Autism is neurodevelopmental disorder with an onset in early childhood, characterized by repetitive behaviors, impaired social, communicative and cognitive development. Previously autism was thought to be a rare disorder, but recent studies revealed the prevalence of autism at the level of approximately 1 in 68. Some people mistook this as an increase in autism, but this represents rather improvement of early diagnostics and awareness rising.
It was initially described in 1940s by Leo Kanner (1943) and Hans Asperger (1944). Already from their pioneering works was evident considerable variability in terms of deficits that are present in patients suffering from autism. While Kanner described children with severe deficits in communication development, Asperger described patients with mild communication disorders.
Thus, autism is not a uniform disease, but rather neurodevelopmental disorder with variable extent of clinical manifestations. Because of this, not it is termed autism spectrum disorders (ASDs). This means that, despite common core deficits, each child with autism is unique. Approximately half of children with autism show low or absent mental retardation as reflected in an IQ higher than 70. Their abilities allow them to achieve remarkable progress in math, music, art, poetry and even to get PhD degree in psychology.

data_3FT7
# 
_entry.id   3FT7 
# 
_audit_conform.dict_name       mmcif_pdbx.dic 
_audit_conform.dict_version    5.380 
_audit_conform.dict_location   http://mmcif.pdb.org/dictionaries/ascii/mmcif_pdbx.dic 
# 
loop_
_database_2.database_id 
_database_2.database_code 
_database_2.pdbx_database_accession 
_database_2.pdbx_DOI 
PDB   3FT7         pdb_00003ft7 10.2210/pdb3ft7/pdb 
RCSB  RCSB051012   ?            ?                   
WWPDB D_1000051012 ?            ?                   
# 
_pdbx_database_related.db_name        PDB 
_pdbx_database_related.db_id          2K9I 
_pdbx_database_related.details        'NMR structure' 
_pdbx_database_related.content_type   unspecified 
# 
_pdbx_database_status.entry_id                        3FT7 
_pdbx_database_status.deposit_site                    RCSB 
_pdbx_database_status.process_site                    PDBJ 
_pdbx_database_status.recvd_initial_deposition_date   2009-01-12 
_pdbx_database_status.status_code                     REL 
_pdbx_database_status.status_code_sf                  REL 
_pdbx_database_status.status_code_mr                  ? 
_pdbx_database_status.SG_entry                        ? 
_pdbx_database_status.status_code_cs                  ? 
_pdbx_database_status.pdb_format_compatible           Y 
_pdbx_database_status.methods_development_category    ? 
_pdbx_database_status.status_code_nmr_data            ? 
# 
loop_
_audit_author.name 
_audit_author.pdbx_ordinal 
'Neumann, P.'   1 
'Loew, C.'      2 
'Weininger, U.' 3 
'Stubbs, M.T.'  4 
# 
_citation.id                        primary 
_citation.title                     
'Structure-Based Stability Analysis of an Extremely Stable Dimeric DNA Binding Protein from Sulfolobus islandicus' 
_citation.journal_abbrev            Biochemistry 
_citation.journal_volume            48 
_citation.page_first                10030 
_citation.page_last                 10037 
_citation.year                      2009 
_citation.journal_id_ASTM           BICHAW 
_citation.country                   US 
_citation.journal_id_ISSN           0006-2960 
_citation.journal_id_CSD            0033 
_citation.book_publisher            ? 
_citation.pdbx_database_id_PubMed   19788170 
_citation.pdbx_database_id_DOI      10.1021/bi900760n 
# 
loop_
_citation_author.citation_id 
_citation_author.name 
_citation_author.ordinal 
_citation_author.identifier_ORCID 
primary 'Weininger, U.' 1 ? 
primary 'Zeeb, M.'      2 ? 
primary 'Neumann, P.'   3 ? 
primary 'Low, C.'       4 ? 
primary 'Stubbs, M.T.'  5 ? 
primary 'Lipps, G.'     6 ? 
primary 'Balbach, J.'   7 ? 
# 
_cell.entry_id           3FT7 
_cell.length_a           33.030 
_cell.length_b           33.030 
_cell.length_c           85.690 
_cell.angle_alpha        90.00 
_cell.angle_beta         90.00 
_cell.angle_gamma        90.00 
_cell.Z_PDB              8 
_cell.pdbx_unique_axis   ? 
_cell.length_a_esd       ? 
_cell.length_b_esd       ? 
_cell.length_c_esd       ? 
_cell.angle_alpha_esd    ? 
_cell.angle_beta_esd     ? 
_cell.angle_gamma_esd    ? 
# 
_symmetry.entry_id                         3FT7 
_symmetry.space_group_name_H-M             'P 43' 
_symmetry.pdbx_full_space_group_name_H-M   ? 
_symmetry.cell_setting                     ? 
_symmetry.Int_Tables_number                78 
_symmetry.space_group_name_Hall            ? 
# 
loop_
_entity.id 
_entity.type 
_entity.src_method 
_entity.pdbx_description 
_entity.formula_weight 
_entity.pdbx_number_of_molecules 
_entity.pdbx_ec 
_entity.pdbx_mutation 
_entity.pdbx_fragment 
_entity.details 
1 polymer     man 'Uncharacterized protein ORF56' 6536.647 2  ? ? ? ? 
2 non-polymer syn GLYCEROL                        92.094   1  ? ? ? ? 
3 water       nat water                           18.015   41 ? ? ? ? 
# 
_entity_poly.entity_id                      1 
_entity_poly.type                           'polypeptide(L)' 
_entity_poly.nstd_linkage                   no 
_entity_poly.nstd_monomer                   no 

Social-cognitive theories of ASDs suggests that principle deficits arise from innate lack of responsiveness to social stimuli. Eye-tracking studies showed that patients with ASD spend less time looking at the core features of the faces. In line with these findings, neuroimaging studies revealed abnormalities in the neural circuits underlying face processing. Thus, reduced attention and interest to surrounding people starting from early age leads to less experience in socializing and therefore impaired efficiency of information processing by corresponding neuronal circuits.
However, several scientific studies revealed that under certain conditions, patients with ASDs can show more normative levels of functional activity in key brain regions. Thus, it could be possible to overcome decreased responsiveness to social stimuli if we will use special approaches to enhance neuronal activity and create more engaging environment for children with ASDs.
Promising approach allowing to support synaptic connectivity and enhance neuronal activity is administration of neural stem cells and stem cell-derived extracts containing trophic and growth factors that are involved in regulation of neuronal development. Early beginning of stem cell therapy in combination with friendly, engaging environment and individualized education programs can significantly improve learning, communication skills and social behavior of children with ASDs.